Feasibility, safety and effectiveness of combining home based malaria management and seasonal malaria chemoprevention in children less than 10 years in Senegal: a cluster-randomised trial.

01 Jan 2014
Tine RC, Ndour CT, Faye B, Cairns M, Sylla K, Ndiaye M, Ndiaye JL, Sow D, Cisse B, Magnussen P, Bygbjerg IC, Gaye O


Home-based management of malaria (HMM) may improve access to diagnostic testing and treatment with artemisinin combination therapy (ACT). In the Sahel region, seasonal malaria chemoprevention (SMC) is now recommended for the prevention of malaria in children. It is likely that combinations of antimalarial interventions can reduce the malaria burden. This study assessed the feasibility, effectiveness and safety of combining SMC and HMM delivered by community health workers (CHWs).


A cluster-randomised trial was carried out during two transmission seasons in eight villages located in the south-eastern part of Senegal. Intervention communities received HMM+SMC while control communities received HMM. Primary end point was the incidence of malaria attacks during the follow up period. Secondary end points included: malaria diagnostic accuracy; access to ACT treatment; SMC coverage; safety and drug tolerability.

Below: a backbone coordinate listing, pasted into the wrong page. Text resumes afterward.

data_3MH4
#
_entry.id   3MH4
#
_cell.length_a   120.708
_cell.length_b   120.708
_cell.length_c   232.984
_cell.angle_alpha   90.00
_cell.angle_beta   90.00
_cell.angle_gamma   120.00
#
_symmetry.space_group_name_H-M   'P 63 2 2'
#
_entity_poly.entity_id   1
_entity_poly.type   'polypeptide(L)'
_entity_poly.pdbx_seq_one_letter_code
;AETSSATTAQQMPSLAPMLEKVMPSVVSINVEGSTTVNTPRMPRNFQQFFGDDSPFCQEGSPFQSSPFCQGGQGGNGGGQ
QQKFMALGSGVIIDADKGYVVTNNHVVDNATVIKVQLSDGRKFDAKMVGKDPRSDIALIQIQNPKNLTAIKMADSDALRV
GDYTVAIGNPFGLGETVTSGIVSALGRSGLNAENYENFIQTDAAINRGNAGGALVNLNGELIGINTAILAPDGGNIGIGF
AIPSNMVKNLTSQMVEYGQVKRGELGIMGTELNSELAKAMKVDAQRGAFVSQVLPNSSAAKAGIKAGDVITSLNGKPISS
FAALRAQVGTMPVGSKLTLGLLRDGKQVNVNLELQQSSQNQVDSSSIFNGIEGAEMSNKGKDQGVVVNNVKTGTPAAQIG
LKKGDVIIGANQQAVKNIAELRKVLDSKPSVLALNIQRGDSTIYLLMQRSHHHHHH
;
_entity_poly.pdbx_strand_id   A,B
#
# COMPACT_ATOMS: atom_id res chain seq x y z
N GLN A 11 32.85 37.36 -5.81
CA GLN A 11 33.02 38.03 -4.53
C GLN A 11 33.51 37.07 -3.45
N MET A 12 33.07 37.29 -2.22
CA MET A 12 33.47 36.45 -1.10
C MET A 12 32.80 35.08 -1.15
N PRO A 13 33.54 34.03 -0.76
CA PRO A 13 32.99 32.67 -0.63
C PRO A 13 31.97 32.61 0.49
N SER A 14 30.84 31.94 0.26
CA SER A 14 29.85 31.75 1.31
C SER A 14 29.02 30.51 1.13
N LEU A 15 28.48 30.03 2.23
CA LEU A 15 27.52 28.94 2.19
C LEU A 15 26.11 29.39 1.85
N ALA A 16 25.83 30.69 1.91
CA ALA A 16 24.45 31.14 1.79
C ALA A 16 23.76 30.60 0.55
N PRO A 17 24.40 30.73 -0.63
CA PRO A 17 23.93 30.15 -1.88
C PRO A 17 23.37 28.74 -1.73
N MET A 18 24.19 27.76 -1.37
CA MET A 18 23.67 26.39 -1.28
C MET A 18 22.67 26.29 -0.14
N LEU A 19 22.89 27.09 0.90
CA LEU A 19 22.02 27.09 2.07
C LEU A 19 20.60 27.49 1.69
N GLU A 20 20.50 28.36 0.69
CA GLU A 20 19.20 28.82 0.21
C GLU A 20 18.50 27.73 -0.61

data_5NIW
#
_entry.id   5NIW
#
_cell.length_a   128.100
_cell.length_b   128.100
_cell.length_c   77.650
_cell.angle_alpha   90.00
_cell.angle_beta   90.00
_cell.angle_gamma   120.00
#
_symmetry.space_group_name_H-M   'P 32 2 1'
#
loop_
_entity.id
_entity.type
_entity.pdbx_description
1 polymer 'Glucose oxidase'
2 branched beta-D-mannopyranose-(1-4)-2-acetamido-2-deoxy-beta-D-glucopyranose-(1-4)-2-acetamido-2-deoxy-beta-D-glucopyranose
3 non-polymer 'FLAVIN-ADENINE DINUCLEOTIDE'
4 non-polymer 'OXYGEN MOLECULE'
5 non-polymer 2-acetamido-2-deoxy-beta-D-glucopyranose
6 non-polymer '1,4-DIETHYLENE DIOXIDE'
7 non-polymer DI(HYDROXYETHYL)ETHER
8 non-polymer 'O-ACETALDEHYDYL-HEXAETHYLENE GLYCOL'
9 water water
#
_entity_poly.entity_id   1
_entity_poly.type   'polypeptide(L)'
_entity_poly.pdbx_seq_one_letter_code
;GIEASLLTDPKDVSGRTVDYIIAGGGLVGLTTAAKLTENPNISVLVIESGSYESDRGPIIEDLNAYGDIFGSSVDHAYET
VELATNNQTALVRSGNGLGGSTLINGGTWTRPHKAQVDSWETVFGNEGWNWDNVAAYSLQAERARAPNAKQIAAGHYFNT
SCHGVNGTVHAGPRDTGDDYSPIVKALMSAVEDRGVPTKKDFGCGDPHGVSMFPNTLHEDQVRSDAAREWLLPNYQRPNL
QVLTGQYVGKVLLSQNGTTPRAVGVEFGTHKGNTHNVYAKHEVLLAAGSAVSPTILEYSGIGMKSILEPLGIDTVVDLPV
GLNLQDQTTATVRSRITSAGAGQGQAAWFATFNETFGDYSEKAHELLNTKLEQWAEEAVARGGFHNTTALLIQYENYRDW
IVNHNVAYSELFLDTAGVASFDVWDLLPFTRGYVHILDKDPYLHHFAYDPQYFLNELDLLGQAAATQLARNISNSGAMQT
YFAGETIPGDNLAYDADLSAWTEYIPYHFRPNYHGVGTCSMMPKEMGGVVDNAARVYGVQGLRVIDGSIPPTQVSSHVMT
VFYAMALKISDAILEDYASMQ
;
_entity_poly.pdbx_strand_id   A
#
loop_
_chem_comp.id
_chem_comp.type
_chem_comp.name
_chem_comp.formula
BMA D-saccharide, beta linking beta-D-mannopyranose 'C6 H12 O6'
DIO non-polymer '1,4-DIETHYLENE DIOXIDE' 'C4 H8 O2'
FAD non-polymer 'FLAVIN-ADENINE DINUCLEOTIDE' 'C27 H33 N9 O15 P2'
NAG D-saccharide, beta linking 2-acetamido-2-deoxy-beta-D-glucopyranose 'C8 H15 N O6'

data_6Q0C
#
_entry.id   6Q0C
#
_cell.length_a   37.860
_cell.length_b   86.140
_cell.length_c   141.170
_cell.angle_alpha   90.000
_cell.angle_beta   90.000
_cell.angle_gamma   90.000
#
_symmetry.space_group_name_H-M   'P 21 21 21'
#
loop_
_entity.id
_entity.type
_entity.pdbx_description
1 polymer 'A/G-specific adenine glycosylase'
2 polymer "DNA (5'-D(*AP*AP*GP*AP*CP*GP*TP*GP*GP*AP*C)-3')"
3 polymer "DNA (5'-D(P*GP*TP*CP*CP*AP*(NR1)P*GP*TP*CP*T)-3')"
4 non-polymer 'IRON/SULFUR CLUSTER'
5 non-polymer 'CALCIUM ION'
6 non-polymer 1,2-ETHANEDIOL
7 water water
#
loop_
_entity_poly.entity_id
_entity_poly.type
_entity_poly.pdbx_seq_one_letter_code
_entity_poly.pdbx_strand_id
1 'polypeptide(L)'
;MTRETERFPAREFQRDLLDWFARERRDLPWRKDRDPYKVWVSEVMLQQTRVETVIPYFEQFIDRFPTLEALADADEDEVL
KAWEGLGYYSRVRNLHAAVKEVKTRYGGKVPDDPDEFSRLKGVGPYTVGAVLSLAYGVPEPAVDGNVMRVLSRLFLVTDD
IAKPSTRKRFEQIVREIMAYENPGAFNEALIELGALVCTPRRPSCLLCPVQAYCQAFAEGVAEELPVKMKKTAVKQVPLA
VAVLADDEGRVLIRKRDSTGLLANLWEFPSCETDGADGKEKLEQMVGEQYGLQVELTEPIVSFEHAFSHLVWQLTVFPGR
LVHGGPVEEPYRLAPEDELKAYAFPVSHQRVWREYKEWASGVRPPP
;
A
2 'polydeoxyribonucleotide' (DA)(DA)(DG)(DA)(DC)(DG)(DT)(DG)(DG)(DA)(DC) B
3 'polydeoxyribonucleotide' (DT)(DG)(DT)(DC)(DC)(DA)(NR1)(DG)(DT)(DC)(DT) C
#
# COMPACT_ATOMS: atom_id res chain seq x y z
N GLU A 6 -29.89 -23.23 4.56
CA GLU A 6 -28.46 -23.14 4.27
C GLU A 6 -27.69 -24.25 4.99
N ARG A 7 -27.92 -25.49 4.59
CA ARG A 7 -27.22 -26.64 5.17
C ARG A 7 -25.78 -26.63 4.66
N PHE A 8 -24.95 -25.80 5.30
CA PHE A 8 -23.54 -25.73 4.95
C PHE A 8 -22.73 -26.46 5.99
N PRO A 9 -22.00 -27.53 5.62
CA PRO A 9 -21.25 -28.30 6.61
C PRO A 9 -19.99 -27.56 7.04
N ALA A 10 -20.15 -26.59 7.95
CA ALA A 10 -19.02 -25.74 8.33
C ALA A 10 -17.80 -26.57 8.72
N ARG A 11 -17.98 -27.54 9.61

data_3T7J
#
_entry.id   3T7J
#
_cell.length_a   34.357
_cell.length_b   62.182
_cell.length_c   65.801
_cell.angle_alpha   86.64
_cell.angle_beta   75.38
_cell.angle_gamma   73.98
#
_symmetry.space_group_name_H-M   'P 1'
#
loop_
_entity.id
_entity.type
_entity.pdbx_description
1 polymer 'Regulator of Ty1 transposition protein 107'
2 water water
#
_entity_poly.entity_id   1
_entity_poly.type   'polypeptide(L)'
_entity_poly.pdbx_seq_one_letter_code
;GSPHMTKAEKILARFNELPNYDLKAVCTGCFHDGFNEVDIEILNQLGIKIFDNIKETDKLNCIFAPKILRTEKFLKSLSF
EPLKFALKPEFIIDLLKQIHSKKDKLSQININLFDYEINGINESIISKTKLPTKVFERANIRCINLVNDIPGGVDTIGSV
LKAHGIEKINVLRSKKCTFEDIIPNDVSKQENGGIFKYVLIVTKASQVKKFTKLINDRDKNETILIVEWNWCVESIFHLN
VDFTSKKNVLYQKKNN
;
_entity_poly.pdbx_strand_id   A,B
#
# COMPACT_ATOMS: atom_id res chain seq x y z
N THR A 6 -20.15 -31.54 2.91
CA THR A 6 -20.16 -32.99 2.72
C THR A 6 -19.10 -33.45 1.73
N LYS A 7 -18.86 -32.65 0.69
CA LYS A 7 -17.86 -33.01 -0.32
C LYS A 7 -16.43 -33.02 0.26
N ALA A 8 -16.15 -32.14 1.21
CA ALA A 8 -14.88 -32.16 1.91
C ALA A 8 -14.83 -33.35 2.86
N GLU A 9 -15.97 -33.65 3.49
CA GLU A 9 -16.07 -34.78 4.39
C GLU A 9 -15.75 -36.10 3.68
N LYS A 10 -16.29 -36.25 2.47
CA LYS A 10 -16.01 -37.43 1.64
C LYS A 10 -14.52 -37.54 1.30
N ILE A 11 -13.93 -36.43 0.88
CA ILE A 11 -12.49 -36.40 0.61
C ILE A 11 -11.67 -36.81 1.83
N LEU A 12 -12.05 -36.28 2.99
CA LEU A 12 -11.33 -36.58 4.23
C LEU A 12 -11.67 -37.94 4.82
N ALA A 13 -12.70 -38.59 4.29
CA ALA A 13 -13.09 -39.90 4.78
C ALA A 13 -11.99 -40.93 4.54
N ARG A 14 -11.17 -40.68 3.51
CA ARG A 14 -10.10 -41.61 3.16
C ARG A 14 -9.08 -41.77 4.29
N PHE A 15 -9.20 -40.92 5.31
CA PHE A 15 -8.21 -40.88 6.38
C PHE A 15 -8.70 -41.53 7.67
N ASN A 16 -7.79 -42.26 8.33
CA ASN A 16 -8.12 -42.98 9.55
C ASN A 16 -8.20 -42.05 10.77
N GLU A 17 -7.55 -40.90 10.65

The adjusted rate ratio for incidence of malaria attacks in intervention and control communities was 0.15, indicating a protective effect of HMM+SMC of 85% (95% CI: 39.9-96.3%, p=0.01). Access to ACT treatment was 96.4% while SMC coverage represented 97.3% (95% CI: 91.3-100%) in 2010, and 88.8% (95% CI: 84.2-93.6%) in 2011. No serious adverse events were recorded.


It seems feasible and safe to combine SMC with HMM intervention, while achieving high coverage and effectiveness of both SMC and HMM.


(www.pactr.org) PACTR201305000551876.